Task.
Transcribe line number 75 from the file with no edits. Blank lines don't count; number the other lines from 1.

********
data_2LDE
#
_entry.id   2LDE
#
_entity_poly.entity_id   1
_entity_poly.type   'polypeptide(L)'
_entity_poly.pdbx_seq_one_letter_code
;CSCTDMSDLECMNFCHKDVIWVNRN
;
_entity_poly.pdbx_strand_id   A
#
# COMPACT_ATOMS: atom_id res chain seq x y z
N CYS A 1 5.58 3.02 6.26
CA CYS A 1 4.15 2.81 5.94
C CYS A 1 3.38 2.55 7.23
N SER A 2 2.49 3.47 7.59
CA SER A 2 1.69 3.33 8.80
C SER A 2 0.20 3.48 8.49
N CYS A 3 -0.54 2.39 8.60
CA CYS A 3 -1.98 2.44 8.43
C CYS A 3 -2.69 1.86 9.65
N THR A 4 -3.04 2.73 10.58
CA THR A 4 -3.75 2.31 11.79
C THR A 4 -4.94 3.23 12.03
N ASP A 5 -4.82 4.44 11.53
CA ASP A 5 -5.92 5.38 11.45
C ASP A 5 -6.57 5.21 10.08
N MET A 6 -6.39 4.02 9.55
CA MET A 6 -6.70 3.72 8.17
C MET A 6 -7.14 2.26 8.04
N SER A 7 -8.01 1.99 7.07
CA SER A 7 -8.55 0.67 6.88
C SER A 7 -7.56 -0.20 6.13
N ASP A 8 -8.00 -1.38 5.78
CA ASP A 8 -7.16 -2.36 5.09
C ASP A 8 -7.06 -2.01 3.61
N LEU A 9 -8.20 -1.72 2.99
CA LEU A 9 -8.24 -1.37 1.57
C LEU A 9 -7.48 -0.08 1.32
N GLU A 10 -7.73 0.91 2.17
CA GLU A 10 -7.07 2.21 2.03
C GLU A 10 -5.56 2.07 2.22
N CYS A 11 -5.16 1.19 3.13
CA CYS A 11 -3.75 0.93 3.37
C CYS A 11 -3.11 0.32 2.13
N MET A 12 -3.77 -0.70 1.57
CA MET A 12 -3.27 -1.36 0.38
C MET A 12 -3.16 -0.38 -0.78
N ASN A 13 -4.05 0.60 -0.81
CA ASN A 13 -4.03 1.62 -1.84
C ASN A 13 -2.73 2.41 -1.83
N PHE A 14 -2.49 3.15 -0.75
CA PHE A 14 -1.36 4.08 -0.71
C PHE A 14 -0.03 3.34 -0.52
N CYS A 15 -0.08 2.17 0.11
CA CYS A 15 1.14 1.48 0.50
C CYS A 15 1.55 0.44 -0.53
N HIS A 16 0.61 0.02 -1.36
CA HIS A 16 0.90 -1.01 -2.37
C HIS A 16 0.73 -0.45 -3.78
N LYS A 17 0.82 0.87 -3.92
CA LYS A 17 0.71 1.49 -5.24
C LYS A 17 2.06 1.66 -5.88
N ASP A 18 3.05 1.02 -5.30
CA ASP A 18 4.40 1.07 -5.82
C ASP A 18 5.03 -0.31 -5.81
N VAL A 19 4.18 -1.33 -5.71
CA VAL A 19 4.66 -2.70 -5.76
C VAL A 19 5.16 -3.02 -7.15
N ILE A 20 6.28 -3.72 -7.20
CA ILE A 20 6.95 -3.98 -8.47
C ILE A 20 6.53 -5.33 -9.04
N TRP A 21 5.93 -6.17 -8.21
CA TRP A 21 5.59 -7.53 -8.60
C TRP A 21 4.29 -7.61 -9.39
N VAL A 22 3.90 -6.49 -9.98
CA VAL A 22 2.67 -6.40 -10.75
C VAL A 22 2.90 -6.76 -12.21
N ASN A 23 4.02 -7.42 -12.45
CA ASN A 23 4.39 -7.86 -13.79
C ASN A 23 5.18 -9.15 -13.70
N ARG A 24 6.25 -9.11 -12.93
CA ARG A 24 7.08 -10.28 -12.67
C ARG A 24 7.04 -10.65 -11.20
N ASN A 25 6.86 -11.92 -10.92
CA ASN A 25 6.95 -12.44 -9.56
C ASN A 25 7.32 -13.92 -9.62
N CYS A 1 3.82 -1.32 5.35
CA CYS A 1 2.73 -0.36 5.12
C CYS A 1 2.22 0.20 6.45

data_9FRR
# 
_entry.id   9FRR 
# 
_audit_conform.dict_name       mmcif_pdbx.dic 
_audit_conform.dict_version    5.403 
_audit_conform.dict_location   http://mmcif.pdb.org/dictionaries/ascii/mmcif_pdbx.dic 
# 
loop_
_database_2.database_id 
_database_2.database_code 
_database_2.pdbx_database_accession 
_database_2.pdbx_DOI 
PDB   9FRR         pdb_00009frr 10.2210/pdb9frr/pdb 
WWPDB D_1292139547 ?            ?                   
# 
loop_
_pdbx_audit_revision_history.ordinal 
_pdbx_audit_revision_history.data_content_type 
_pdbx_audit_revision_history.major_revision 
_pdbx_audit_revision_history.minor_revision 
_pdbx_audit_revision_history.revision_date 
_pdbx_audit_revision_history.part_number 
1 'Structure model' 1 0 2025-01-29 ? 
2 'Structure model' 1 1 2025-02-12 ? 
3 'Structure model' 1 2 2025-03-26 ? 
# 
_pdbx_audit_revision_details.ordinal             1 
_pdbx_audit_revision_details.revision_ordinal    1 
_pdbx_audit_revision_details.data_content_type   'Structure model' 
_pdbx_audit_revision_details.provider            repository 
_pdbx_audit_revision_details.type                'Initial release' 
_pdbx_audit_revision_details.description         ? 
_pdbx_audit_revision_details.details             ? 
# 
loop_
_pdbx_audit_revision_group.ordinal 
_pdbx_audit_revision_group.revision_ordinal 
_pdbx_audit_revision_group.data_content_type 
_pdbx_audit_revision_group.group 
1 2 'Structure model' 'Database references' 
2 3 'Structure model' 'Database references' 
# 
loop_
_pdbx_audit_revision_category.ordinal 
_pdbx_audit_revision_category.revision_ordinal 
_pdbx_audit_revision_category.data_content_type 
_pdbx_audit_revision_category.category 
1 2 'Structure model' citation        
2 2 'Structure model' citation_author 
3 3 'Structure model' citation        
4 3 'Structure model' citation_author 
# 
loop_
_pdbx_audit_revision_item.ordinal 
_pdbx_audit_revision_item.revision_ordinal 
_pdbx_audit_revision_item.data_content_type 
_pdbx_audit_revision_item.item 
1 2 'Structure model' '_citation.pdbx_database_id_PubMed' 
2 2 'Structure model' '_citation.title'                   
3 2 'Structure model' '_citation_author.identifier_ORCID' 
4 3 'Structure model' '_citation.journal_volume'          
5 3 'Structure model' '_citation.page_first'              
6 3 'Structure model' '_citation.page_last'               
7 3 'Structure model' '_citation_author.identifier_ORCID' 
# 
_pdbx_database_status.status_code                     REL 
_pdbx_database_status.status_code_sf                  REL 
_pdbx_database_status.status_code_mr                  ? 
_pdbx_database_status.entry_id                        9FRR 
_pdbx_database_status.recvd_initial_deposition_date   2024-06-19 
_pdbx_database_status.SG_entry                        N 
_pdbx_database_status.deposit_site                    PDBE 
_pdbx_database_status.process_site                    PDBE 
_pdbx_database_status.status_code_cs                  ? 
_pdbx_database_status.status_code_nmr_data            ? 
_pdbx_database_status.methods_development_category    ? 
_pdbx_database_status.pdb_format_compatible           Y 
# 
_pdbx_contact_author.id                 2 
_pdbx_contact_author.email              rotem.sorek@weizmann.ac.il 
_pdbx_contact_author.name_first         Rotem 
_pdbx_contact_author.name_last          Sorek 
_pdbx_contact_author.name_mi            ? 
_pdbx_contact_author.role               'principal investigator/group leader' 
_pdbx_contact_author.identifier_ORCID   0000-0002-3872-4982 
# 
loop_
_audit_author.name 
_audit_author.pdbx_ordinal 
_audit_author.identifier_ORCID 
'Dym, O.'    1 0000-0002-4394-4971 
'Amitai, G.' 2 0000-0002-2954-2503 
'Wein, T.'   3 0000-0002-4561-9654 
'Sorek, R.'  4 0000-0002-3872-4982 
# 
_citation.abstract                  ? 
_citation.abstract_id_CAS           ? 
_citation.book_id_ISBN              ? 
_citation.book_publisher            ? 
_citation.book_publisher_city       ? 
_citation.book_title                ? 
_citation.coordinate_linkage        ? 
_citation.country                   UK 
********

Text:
C TRP A 21 4.29 -7.61 -9.39